Another High-Flying Success for Missile Defense

COMMENTARY Missile Defense

Another High-Flying Success for Missile Defense

Apr 3rd, 2019 2 min read
COMMENTARY BY
Edwin J. Feulner, Ph.D.

Founder

Edwin J. Feulner is the founder and former president of The Heritage Foundation.
A ground-based interceptor rocket is launched on May 30, 2017 from Vandenberg Air Force Base, California. Al Seib / Contributor / Getty Images

Key Takeaways

You probably didn’t hear about the latest test of the U.S. missile-defense system. And that’s just the way the military wanted it.

Throughout the Cold War, the United States and the Soviet Union built up vast arsenals of missiles both big and small.

“It is better to design missile defense tests in a way that pushes the system’s envelope, even if it means a higher likelihood of a failure,”

You probably didn’t hear about the latest test of the U.S. missile-defense system. And that’s just the way the military wanted it.

Not because it was bad news. Far from it. When two interceptors were fired from Vandenberg Air Force Base in California against an intercontinental ballistic missile-class target launched from Kwajalein Atoll in the Pacific Ocean, they scored a direct hit — exactly as they were designed to do.

It’s another vindication of the philosophy behind the Strategic Defense Initiative (SDI). In fact, the March 25 test came just two days after the 36th anniversary of when President Reagan gave his famous SDI address from the Oval Office.

He took a lot of heat for proposing what was then derided as “Star Wars.” Critics insisted you couldn’t hit “a bullet with a bullet.” But as usual, betting against American willpower and technology proved to be a losing position.

You’d think they would have learned after the moon landing, but no. For some people, it’s too important to score political points than to dream big.

That’s exactly what Reagan did. In his address to the nation on March 23, 1983, he said:

“What if free people could live secure in the knowledge that their security did not rest upon the threat of instant U.S. retaliation to deter a Soviet attack, that we could intercept and destroy strategic ballistic missiles before they reached our own soil or that of our allies?”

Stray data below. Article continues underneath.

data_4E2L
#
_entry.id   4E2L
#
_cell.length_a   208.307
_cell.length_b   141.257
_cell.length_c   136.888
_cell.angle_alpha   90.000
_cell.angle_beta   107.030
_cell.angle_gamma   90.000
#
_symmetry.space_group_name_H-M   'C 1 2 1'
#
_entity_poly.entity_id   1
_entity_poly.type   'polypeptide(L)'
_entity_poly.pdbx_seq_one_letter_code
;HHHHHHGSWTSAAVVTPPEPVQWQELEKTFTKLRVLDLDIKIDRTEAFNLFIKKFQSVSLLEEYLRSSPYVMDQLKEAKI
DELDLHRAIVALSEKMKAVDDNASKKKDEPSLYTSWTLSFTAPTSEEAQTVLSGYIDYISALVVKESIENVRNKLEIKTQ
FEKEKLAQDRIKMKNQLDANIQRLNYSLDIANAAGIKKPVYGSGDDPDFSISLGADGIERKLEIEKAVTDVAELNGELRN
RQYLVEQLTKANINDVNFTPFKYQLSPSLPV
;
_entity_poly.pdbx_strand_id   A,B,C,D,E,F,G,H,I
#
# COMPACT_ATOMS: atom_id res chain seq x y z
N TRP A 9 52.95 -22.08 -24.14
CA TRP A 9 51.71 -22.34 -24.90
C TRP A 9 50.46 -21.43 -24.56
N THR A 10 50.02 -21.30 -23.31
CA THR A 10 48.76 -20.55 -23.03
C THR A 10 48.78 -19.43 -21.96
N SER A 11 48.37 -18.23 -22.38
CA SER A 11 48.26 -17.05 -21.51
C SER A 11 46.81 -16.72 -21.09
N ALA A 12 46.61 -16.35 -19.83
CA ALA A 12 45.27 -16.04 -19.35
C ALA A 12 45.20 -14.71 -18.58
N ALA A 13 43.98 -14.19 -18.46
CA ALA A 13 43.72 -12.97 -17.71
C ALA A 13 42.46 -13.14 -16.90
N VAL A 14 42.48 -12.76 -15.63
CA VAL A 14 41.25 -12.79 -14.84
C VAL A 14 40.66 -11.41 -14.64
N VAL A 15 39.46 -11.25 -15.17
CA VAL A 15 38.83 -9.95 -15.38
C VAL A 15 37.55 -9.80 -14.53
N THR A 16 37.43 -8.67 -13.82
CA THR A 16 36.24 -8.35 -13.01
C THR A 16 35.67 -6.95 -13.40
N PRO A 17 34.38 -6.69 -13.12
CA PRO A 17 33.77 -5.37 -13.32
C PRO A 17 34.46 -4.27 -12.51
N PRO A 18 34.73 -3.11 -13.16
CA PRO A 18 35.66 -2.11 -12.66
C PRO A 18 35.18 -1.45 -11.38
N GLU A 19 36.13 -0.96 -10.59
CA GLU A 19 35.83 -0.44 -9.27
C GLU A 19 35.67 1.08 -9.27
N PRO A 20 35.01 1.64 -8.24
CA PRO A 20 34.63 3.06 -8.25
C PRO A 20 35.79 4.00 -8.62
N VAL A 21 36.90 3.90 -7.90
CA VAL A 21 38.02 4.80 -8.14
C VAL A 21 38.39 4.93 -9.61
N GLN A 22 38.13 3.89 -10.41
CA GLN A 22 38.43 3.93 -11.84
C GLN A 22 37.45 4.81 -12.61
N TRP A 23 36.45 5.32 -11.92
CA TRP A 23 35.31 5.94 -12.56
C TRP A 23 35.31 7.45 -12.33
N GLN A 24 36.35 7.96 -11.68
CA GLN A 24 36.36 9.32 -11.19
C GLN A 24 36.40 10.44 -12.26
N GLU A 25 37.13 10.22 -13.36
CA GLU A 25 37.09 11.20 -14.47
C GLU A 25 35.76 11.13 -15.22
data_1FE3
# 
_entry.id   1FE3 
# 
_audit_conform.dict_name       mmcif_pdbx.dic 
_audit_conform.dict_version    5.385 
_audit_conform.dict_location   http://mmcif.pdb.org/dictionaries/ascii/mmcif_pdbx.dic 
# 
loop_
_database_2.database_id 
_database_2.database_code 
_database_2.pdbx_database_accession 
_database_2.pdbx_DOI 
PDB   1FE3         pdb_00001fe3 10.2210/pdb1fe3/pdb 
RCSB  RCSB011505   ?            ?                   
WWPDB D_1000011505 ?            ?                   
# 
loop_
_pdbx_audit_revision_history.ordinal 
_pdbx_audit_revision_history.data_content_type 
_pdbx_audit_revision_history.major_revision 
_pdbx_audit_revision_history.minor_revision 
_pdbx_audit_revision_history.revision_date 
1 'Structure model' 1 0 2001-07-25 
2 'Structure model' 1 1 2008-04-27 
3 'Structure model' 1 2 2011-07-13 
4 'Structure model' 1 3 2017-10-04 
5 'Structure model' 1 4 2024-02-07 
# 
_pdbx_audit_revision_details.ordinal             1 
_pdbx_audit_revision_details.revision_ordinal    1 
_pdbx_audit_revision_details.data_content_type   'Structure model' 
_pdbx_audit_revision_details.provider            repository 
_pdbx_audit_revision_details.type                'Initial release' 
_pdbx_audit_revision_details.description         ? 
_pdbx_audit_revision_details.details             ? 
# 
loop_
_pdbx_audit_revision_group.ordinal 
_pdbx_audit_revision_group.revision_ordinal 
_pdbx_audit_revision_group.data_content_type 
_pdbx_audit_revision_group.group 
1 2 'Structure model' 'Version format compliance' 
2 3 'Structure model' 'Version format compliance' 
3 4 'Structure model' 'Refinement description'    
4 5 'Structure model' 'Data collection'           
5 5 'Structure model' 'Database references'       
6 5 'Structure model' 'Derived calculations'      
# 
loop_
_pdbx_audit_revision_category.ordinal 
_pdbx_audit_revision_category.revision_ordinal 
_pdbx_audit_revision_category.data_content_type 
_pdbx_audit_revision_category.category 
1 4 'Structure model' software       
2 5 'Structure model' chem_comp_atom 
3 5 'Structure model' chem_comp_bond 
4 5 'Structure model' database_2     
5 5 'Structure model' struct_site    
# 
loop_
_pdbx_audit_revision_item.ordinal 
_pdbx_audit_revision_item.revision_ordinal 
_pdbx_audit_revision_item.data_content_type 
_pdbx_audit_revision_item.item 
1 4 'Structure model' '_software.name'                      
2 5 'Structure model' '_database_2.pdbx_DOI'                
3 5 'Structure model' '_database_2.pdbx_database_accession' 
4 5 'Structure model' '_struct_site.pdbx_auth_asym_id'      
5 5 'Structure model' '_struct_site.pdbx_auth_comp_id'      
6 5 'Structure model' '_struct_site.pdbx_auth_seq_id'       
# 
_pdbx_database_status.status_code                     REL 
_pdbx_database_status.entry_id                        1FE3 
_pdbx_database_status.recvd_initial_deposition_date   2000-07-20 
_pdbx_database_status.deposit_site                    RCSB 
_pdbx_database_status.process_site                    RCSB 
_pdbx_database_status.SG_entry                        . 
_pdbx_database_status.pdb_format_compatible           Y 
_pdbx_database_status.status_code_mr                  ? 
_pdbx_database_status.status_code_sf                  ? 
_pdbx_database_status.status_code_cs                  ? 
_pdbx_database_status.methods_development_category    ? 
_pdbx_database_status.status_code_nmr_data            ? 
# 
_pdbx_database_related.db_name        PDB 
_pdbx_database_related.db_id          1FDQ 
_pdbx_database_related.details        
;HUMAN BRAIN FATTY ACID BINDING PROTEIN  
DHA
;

The arguments against SDI were always flimsy. Sure, it would take time, effort, patience and a lot of trial and error to get it right. But that’s the kind of challenge Americans have always thrived on.

And when the stakes are so high — life and death, quite literally — why wouldn’t we try? Would those who decried SDI prefer the alternative?

For decades, the world lived in a kind of lethal detente. Throughout the Cold War, the United States and the Soviet Union built up vast arsenals of missiles both big and small. Peace (if you could call it that) was kept through a situation known as Mutually Assured Destruction.

It hardly seems coincidental that the acronym was MAD. Was living with each country holding a gun to the other’s head the best we could do?

Reagan didn’t think so, thank God. As defense expert Michaela Dodge noted recently:

“Monday’s test validates the wisdom of his vision born from the Strategic Defense Initiative program. The Ground-Based Midcourse Defense system is currently the only system protecting the United States against long-range ballistic missiles, such as those that North Korea periodically threatens to use against us.”

It’s a good thing Reagan ignored his critics and pushed ahead. It took time to get to this point — more time than it likely would have in the past.

Perhaps that’s because we’ve become so risk-averse as a society. As Air Force Gen. John Hyten, commander of the U.S. Strategic Command, put it: “I don’t know how it happened, but this country lost the ability to go fast.”

That’s unfortunate. As Ms. Dodge points out, we sometimes learn more from failure than from success.

“It is better to design missile defense tests in a way that pushes the system’s envelope, even if it means a higher likelihood of a failure,” she writes. “It is better that a system fails during a test, rather than in a real-life situation when it’s too late to improve upon it.”

But we’re working toward success, of course, so when those moments come — when we stage a test that works — we deserve to enjoy that victory. “My fellow Americans, tonight we’re launching an effort which holds the promise of changing the course of human history,” President Reagan said. “There will be risks, and results take time. But I believe we can do it.”

We can. We are. So let’s press on — and continue building on the incredible success that Ronald Reagan and other early advocates of missile defense left us as our bedrock legacy.

This piece originally appeared in The Washington Times